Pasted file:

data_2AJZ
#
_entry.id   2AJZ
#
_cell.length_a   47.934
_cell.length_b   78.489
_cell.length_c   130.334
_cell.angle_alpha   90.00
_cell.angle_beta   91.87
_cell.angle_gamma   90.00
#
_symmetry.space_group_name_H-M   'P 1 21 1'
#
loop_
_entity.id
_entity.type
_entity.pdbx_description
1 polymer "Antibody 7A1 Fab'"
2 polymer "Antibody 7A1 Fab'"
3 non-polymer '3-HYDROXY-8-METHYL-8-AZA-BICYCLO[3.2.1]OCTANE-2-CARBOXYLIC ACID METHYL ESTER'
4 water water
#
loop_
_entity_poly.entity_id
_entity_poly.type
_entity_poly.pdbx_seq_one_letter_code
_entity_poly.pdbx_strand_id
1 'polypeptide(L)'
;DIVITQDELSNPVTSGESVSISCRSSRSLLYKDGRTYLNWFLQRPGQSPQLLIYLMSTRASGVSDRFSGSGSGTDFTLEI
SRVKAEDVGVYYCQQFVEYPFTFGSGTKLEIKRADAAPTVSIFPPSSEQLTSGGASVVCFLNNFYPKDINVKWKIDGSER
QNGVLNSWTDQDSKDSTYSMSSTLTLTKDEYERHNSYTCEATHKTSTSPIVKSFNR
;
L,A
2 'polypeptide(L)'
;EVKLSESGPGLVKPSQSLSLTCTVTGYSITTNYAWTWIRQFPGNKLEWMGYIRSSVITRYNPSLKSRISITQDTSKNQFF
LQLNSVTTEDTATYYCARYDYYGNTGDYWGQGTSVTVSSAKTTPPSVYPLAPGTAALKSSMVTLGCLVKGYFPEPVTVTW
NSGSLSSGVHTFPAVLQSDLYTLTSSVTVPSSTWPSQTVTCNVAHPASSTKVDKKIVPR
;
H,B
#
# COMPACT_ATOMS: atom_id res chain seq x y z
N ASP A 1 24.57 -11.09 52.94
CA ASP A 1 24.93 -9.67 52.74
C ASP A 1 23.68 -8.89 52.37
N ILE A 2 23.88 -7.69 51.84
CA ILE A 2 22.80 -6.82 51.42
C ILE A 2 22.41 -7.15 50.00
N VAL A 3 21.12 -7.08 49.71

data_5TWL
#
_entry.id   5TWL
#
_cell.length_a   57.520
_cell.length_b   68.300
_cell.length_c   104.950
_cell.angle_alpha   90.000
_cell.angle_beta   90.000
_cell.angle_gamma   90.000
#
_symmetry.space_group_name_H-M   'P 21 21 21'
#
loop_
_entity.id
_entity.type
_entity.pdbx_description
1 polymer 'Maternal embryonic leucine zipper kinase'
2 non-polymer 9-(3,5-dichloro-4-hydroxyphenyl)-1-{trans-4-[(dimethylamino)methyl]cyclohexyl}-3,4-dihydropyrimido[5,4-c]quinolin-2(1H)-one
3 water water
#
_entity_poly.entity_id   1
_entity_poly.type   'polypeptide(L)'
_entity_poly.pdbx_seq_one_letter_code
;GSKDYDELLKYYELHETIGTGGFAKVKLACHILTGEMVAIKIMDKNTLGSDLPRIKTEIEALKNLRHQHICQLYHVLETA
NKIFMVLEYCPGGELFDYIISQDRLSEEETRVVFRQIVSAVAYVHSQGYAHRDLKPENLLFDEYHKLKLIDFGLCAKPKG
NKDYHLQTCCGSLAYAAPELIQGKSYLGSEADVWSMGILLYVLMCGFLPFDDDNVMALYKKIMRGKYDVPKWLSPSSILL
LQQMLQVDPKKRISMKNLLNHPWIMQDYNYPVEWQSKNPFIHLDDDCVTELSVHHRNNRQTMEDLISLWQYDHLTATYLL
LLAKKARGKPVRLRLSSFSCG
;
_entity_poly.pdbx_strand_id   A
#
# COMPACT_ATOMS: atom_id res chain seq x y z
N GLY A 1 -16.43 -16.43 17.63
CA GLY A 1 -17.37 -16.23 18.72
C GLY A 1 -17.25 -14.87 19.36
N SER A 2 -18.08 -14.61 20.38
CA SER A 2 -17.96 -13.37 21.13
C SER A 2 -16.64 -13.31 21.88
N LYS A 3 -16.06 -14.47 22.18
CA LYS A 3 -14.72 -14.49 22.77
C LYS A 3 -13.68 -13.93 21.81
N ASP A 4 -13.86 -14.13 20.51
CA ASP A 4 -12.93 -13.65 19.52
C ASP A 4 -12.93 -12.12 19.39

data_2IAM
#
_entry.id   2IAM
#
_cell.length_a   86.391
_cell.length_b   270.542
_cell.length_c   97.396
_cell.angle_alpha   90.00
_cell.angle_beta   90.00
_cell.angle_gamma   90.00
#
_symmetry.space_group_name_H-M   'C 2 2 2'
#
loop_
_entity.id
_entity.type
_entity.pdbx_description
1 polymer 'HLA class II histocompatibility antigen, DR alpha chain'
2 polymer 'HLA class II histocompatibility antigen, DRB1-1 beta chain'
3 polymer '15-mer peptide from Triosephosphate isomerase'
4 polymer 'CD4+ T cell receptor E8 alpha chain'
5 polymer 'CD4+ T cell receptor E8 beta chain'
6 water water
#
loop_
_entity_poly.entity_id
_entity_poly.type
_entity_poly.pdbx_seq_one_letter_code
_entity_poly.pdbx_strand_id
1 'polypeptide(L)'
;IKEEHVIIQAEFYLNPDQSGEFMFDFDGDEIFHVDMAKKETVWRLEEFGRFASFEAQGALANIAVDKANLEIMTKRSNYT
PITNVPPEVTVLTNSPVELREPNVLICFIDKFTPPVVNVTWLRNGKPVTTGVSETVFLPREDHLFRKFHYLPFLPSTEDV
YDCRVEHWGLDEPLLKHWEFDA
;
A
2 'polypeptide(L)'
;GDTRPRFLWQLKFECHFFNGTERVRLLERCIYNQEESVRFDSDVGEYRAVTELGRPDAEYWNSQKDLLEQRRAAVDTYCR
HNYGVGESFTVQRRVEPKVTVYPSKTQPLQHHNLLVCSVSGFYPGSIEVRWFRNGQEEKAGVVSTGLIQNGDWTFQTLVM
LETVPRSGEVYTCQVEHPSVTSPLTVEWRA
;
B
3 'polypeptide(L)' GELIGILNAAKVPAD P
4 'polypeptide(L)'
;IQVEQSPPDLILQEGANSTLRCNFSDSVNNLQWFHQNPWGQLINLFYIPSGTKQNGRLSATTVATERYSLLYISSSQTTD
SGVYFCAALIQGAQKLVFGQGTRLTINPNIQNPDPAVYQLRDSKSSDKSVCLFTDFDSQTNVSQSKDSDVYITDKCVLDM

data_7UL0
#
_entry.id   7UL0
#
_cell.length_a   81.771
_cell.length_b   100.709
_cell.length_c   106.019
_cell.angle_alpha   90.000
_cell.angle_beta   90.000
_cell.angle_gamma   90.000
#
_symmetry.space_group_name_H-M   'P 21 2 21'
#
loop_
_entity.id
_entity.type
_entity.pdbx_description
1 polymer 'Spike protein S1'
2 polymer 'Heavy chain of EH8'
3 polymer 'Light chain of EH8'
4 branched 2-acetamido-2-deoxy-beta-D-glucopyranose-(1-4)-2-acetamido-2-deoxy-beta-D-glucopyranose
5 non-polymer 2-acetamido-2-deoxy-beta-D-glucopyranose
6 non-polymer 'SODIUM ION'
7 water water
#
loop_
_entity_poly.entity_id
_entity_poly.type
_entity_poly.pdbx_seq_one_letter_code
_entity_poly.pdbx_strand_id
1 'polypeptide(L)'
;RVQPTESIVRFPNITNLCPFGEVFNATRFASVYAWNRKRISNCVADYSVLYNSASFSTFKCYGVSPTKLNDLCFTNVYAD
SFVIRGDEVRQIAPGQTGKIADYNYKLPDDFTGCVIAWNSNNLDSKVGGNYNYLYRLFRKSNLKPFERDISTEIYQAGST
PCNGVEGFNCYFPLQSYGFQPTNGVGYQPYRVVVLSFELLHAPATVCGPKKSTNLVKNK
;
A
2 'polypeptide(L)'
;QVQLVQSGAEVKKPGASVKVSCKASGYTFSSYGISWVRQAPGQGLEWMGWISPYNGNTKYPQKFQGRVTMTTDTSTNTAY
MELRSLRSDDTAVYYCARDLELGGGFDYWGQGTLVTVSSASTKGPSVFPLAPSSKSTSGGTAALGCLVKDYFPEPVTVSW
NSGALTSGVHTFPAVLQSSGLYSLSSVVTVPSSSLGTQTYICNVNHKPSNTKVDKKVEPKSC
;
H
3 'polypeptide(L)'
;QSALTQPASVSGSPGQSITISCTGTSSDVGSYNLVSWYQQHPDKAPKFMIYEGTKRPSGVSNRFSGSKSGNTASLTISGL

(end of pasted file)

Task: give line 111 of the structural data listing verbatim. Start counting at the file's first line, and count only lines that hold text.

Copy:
1 polymer 'HLA class II histocompatibility antigen, DR alpha chain'